Bolivia's Morales Faces Tough Second Term

(International Relations and Security Network, 08/02/2007)


Bolivian President Evo Morales made good on a number of campaign promises during his first year in office, including the successful nationalization of Bolivia's energy assets. Looking ahead, however, as he embarks on his second year, he will have to focus on consolidating enough power to enact promised reforms while achieving a balance with the opposition.


Since the beginning of the year, Morales has faced protests in Cochabamba, La Paz and the southern town of Camiri, and some analysts have begun predicting the amount of time before he is forced to resign. Others, however, believe Morales will remain in office for the full length of his five-year term.


Perhaps the most demanding issue facing the Bolivian president is the opposition's call for more autonomy for the country's departments in the east, home to most of the country's natural gas deposits. A number of governors, mayors and influential businessmen continue to press the Morales administration for autonomy. They are worried about a president with a tighter grip on power and close relations with Venezuelan leader Hugo Chavez, who many conservatives now consider a "democratator" or a popularly elected autocrat.


Rumbling in Cochabamba


During a late January visit to Washington, DC, the governor of Bolivia's central department of Cochabamba, Manfred Reyes Villa, met with various groups, including Human Rights Observatory and the Center for Justice and International Law to protest Morales' government. He claims the Morales administration is on track to become a "totalitarian regime," according to the EFE news service.


Just two weeks prior to his visit, Reyes' supporters clashed with local coca growers and others in downtown Cochabamba. Morales’ supporters hit the streets to demand that Reyes step down as governor after he called for a second referendum on autonomy, a tense topic in Cochabamba where there is a large concentration of Bolivians that still believe Evo Morales will improve their lives. The last thing they want is autonomy for Cochabamba. In the fighting two were killed and some 130 wounded, according to The Washington Post.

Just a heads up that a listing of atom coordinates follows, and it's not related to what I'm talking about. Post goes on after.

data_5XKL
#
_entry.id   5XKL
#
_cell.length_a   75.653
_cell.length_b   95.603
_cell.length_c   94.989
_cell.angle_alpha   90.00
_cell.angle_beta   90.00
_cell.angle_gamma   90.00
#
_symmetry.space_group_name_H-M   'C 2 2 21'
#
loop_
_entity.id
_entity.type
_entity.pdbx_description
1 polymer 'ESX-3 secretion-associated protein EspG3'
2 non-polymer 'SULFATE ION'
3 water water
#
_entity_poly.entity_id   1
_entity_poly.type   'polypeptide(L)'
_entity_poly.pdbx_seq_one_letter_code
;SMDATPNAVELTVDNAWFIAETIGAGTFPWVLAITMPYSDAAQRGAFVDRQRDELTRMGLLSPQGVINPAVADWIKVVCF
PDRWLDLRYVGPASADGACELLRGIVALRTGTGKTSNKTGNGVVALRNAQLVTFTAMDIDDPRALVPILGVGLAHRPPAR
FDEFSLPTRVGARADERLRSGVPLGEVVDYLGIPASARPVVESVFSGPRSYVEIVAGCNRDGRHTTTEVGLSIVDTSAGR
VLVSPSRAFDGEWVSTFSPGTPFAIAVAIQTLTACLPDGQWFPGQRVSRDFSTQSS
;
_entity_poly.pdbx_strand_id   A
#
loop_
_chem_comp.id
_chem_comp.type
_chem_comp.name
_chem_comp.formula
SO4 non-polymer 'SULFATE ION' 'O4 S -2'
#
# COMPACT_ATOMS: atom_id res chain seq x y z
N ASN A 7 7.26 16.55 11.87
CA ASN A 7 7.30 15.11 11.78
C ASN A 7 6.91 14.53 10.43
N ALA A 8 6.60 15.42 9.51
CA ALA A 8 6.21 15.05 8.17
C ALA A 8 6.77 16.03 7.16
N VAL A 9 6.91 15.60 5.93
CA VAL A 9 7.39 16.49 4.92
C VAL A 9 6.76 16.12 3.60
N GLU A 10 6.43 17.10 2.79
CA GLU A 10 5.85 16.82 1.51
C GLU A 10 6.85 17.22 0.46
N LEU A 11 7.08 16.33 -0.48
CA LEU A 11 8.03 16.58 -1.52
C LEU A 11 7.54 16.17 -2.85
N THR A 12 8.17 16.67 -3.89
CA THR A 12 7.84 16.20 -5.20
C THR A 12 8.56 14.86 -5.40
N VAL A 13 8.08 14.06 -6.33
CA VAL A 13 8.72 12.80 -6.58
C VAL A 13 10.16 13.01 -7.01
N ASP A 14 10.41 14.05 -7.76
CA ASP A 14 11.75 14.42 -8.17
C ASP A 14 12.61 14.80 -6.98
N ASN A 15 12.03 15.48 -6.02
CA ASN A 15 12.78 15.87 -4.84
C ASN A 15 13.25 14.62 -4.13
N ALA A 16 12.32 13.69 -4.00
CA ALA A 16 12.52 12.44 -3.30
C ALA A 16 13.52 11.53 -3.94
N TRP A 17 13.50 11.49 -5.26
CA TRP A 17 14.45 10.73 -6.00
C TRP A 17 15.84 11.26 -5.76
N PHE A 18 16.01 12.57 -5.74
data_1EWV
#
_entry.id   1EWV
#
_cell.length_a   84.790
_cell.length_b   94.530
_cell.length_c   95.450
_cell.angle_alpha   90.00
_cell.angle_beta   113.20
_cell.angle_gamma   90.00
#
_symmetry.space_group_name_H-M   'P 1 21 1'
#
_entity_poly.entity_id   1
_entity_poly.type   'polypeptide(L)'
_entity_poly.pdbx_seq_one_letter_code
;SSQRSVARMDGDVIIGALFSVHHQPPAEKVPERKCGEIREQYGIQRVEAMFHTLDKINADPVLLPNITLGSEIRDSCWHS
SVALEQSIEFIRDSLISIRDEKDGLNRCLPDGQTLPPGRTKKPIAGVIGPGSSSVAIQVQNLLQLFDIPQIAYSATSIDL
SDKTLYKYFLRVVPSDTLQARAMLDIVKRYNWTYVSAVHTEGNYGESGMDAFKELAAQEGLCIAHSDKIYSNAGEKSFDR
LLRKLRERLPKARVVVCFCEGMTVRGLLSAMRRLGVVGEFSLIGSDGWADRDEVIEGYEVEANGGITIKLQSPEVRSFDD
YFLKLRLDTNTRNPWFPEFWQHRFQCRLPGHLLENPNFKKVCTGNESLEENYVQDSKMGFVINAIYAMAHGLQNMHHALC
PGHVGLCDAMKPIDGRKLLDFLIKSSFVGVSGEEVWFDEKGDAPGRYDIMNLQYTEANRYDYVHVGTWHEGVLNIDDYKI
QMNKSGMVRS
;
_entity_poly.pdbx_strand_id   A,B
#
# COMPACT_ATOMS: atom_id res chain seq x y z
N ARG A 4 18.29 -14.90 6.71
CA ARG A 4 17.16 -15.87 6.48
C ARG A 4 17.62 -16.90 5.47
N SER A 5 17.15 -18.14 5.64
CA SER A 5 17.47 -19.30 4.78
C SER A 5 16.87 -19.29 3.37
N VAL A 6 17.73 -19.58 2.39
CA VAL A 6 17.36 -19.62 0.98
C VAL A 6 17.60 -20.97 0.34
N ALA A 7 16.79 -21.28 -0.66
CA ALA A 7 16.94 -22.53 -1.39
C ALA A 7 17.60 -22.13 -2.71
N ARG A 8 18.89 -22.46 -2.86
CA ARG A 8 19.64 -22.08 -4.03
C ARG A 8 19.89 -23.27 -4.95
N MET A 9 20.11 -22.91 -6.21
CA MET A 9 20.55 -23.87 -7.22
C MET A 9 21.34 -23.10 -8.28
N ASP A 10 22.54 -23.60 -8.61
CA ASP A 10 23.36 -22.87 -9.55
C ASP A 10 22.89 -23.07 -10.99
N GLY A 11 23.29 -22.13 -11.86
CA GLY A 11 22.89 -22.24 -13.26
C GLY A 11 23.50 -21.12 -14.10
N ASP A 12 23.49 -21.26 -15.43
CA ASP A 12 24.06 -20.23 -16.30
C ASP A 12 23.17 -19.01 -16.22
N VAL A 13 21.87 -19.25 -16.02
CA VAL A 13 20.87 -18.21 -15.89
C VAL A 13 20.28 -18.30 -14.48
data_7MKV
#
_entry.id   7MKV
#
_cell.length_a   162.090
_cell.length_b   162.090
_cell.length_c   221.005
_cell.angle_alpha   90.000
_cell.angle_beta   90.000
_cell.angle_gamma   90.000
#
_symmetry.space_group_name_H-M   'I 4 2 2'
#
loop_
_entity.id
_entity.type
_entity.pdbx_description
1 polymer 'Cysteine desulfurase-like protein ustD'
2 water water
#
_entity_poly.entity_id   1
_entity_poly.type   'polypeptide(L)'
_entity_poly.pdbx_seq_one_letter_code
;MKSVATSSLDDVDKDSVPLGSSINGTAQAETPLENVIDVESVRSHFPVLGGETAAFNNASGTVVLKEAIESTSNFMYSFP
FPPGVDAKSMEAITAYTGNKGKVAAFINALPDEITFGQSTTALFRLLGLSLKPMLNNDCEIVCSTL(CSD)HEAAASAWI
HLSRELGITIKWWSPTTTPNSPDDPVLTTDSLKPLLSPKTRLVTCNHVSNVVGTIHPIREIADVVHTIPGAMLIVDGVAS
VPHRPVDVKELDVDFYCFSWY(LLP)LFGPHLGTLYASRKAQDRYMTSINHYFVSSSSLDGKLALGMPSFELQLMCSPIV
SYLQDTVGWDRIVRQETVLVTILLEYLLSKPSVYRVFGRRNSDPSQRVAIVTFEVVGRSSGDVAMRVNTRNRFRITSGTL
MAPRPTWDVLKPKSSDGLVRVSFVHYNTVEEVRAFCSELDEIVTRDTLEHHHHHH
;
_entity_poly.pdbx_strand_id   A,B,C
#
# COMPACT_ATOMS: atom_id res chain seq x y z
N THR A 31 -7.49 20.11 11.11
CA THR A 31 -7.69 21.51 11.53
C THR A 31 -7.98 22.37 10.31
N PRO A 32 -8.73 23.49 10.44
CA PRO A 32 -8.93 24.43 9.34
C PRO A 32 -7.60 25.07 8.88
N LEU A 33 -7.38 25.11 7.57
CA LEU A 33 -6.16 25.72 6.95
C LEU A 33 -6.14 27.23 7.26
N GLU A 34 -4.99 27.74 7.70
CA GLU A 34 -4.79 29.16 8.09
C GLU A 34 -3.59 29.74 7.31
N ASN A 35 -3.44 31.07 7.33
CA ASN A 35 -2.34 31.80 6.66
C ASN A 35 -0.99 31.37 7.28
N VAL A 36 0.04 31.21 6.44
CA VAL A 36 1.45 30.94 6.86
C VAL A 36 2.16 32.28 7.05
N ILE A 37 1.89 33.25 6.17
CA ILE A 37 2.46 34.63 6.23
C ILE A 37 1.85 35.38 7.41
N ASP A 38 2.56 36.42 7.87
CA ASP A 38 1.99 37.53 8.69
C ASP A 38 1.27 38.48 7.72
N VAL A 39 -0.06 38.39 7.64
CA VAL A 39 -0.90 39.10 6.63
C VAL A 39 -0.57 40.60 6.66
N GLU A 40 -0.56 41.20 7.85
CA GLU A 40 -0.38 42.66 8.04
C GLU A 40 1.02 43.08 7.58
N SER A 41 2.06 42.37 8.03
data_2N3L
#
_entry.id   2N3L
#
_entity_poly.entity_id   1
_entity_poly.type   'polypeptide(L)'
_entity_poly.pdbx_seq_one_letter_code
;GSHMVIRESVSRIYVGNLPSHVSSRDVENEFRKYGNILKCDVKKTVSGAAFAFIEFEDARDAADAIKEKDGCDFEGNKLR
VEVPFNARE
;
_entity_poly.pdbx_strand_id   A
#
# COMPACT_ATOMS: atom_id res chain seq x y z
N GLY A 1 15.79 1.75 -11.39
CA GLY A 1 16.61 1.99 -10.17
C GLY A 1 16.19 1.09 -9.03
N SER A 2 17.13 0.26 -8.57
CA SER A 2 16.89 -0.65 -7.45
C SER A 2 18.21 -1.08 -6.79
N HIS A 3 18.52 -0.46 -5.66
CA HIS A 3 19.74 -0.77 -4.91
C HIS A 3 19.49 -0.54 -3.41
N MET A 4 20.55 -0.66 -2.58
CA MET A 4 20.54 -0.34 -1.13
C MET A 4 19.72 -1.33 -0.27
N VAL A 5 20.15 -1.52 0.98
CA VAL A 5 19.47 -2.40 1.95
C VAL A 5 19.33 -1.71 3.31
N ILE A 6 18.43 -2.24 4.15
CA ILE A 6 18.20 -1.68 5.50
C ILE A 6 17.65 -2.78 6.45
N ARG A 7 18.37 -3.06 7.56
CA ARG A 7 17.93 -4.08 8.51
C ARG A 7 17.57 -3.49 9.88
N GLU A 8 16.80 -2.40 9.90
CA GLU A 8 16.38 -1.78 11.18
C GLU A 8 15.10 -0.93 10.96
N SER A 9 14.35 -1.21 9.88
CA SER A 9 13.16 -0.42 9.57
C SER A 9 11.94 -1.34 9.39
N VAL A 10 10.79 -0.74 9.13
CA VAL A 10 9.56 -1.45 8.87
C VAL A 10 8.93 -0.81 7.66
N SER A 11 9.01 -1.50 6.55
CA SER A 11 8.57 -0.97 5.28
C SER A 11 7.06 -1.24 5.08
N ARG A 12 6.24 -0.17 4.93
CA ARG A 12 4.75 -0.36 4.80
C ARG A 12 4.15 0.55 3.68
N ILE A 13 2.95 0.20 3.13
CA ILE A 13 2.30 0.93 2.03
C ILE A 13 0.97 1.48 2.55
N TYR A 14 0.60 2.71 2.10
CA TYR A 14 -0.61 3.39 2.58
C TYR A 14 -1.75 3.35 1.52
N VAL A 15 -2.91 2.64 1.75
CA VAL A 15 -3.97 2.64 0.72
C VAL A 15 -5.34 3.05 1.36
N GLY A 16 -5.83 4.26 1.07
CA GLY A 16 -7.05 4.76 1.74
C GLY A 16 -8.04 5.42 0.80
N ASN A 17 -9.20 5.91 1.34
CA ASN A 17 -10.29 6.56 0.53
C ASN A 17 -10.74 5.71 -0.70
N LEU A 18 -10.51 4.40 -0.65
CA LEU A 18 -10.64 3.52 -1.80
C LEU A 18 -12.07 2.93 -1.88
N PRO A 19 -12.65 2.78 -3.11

The first referendum on autonomy for Bolivia's departments occurred in July 2006: Four of Bolivia's nine departments voted for autonomy with Cochabamba voting "no" by a slim margin. Yet, Reyes is at the top of the list of governors who want autonomy from La Paz.


The autonomy vote was not enough to force the issue on Morales' government, but the governors and business leaders of the four departments found mutual support and continue to battle Morales within their own departments and inside the Bolivian Congress.


Morales held a meeting in Cochabamba in response to the violence. According to a 14 January Washington Post article, Morales said the protesters' demands for Reyes' resignation was justifiable and congratulated them on avoiding further violence.


Explosions in La Paz


On 6 February, some 30,000 Bolivian miners marched on La Paz to protest a tax the Bolivian government seeks to place on mining exports, according to Bolivian daily La Razon. Opponents of the tax say it would put excessive demands on hundreds of small independent mining cooperatives.


Pressure from Bolivia's miners peaked in October 2006, when miners employed by mining cooperatives clashed with state-employed miners for control of a tin deposit. Some 16 people were killed. Morales responded to the violence by sacking Mining Minister Walter Villarroel, who was a leader of the miners' cooperative.


The new minister and former leader of state-run mines, Guillermo Dalence, implemented Morales' orders to freeze the tax at current levels on 7 February. The agreement was reached on 6 February, a day before the protests in La Paz.


The protesters said the tax should have been nullified altogether. Dalence, when interviewed by a Bolivian radio station, claimed the taxes were necessary to "[guarantee] that the living and working conditions of the cooperatives are improved." There have been calls for Morales to fire Dalence.